The Read Aloud Partners program started at Calistoga Elementary School as Rolling Readers in 1994. I attended a Mentoring Conference in San Diego where I met the RR founder and asked to join Calistoga Elementary to their program. The huge benefit was they sent us free books three times a year to any class that had a community reader coming in. It was also a way for me to include volunteers in the school who did not have the time or inclination to tutor individual students in the program I was coordinating.
We had Rolling Readers with the book distribution in the school for about 5 years with 8-10 classes participating. Unfortunately the RR organization ended with the untimely death of its founder Robert Condon. A number of the Rolling Readers continued to come to school to read in classrooms with teachers they had become attached to. Many were Soroptimist members.
We did not continue the book distribution as I was working full time coordinating AfterSchool programs at both school sites. On my retirement I asked the Soroptimist Club to take the now renamed Read Aloud Partners Program on under the SIC Education Committee so we could fundraise for books for the students to take home for family libraries. It steadily grew and this year it encompasses all 23 classes at CES with a community volunteer Read Aloud Partner and books will be given to all children in the Fall, Spring and just before Summer Break.
Why did you start RAPP?
After retirement from 40 + years in education as a teacher, a parent educator, author of parenting materials, mentor program coordinator and Afterschool program administrator I couldn’t quite leave the children! Especially Calistoga’s children who I had been involved with for 20 years and the first ones were becoming parents themselves. I knew in my heart and from research that a critical way to improve the academics of children in low income families, especially with second language environments, is to encourage a love of books and reading – and fill the homes with books!
How was it received?
Teachers were very happy to have a community members come in weekly to inspire their students. Although many teachers do read aloud to the students it becomes more effective when the children see an outside person who wants to be with them to share favorite stories with them and volunteers to do so. Soroptimist members and community members signed up readily to join the program. It has never been difficult to recruit RAPPERS when the word gets out – even for the 5th and 6th grade classrooms.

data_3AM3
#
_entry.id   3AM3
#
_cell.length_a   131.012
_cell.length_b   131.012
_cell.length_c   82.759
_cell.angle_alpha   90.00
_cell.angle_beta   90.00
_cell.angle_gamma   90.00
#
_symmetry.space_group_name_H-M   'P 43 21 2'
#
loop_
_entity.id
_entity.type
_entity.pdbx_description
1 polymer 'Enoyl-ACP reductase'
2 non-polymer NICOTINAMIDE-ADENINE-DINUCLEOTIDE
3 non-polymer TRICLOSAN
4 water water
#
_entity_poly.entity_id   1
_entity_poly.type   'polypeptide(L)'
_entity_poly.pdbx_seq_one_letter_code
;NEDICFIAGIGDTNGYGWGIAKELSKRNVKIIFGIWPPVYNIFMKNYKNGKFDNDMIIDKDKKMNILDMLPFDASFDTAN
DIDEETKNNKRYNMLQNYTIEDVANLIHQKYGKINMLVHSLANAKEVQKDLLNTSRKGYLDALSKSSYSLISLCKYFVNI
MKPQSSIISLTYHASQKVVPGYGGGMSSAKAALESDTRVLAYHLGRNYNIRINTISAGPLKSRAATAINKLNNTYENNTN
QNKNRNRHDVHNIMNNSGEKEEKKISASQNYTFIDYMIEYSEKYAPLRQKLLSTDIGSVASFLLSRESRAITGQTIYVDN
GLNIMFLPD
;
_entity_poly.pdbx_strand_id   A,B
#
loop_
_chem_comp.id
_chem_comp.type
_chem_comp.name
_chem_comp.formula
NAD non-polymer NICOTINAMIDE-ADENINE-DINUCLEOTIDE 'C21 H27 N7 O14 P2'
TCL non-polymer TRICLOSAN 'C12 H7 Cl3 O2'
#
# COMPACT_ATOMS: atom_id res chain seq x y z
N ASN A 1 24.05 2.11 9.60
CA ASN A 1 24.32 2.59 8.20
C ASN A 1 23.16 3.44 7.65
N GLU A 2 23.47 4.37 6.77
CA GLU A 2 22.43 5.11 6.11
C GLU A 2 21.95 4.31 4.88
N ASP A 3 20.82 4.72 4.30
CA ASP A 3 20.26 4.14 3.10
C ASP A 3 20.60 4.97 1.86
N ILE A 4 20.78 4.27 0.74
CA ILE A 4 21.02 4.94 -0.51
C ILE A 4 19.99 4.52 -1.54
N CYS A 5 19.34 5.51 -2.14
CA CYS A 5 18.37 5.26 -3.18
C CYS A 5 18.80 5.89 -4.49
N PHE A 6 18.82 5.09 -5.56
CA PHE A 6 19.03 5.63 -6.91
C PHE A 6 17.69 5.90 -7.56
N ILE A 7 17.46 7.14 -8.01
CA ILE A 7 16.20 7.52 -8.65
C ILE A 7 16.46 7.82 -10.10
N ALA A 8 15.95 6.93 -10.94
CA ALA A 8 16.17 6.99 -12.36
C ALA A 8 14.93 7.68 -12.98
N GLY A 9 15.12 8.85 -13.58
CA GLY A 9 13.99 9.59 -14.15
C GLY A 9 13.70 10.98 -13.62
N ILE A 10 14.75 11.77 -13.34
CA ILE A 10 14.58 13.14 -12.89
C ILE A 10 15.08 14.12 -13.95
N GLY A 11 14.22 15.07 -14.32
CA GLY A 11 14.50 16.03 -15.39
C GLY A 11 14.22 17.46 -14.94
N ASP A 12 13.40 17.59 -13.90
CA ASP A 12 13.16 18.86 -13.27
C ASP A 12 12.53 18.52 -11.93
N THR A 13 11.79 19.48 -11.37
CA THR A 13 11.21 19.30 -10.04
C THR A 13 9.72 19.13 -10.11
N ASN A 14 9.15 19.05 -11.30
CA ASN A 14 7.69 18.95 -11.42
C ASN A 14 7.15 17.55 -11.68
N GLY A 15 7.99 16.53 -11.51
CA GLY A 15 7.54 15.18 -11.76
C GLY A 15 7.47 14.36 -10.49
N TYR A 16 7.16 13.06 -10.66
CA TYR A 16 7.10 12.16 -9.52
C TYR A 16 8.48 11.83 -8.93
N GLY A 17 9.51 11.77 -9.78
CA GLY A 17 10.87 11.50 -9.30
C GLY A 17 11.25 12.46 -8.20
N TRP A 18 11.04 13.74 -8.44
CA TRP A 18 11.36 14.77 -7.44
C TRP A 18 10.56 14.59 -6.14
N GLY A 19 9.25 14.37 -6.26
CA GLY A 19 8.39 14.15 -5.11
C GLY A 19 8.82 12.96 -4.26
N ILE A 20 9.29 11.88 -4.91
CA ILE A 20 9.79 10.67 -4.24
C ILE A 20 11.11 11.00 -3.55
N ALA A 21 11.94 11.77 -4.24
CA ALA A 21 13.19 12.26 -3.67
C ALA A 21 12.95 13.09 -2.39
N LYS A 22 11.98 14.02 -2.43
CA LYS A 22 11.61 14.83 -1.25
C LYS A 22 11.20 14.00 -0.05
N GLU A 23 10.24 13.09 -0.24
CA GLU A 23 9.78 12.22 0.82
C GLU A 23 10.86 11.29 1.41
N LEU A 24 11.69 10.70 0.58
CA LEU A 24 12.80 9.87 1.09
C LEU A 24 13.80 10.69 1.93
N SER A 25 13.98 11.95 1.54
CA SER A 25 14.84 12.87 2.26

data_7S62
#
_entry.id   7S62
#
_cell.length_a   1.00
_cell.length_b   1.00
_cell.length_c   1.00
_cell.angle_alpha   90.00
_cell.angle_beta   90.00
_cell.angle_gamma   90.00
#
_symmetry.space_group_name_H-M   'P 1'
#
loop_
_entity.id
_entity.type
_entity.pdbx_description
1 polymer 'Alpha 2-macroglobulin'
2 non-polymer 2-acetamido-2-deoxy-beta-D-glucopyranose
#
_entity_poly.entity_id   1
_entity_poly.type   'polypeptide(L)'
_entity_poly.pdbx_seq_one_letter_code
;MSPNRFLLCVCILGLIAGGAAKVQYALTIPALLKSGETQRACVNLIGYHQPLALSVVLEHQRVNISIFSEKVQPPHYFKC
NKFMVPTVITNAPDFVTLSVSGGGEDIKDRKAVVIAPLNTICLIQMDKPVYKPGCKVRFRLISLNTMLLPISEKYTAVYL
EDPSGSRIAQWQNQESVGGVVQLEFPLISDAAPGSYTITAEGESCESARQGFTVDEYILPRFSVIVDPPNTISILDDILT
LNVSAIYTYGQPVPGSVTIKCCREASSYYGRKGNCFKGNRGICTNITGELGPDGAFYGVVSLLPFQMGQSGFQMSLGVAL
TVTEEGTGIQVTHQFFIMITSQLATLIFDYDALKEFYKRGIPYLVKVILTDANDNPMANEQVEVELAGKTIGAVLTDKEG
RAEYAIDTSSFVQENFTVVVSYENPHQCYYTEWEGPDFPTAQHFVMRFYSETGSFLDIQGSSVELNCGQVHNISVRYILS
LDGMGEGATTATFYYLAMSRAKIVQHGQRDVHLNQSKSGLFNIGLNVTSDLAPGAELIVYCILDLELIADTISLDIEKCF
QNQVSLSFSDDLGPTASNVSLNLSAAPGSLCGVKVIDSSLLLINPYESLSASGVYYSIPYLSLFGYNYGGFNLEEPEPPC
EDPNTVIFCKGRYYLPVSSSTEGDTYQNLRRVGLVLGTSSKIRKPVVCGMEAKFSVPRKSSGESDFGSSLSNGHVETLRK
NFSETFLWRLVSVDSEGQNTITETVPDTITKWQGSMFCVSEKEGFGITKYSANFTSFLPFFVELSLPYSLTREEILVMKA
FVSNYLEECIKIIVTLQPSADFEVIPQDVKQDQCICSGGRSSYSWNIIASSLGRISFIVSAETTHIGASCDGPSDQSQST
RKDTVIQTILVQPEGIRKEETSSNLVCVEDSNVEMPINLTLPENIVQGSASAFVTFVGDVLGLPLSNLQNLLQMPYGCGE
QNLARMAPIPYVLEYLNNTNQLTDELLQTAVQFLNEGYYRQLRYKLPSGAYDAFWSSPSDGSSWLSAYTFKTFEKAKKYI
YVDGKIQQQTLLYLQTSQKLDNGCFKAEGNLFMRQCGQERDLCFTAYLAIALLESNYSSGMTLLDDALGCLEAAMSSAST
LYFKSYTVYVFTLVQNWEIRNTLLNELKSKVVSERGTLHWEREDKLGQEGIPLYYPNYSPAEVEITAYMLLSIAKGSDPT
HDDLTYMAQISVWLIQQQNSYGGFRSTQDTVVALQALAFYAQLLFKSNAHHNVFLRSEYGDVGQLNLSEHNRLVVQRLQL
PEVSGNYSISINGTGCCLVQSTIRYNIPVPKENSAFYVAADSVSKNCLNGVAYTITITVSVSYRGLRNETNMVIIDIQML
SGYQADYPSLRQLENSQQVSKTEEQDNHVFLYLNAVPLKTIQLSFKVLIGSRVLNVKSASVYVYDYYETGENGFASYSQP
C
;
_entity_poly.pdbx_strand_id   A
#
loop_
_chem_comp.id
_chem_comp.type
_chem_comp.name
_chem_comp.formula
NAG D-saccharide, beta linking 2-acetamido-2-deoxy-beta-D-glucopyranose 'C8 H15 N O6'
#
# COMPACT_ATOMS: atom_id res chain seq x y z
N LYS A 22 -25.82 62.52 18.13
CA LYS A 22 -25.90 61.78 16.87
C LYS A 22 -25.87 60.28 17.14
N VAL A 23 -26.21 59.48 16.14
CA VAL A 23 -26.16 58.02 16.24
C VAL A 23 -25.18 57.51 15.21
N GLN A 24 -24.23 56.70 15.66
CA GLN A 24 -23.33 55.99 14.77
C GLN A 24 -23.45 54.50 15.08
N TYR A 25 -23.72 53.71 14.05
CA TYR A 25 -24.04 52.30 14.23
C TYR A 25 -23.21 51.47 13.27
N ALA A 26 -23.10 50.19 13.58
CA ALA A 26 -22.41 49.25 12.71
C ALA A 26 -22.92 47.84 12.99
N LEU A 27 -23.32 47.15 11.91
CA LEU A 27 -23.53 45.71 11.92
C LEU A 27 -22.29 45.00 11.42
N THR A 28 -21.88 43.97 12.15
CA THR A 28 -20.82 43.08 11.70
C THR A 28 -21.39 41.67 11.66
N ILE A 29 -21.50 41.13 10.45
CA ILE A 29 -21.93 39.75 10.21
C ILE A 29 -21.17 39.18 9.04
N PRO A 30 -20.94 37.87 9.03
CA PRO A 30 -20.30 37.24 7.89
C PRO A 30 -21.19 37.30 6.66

Are the books you give the children part of this program?
A very important aspect of the program is the book distribution for children to take home. Teachers tell us that for many students, our books are the only ones they have at home. The great thing is the books are then available for ALL the family. Perhaps a parent might learn more English, younger children may read the book a year or two later when an older sibling passes it down, older children may read read to younger children.
Tax deductible cash donations are used to purchase new books for the students. Firstbook.org gives free books for shipping costs of .75/book but our requests are randomly filled so not dependable. Their Marketplace has a large variety of books for all ages starting at $2/book. The Scholastic Book Co has special pricing for low income schools so we can purchase books from $1 – $4 with our funds. With the need for almost 500 book three times a year it is a challenge.
Annually it would be helpful to have $5,000 for 1,500 books averaging $3.00 per book. It can be trimmed through successful Firstbook.org applications and Scholastic $1.00 selections. I do select quality books to grab the students attention – sometimes classics like Charlotte’s Web, Make Way for Ducklings, A Chair for my Mother while others might be a Lemony Snickets, Al Capone Does my Shirts or a teen magical fiction.
What is your background/training?
I have a Teaching Credential from the University of Bristol UK , taught in London, developed parent education programs in Stockton and St Helena, coordinated federally funded mentor and tutoring programs in the Upper Valley, and administered after school programs countywide through Napa County Office of Education.
photo courtesy of MF Photography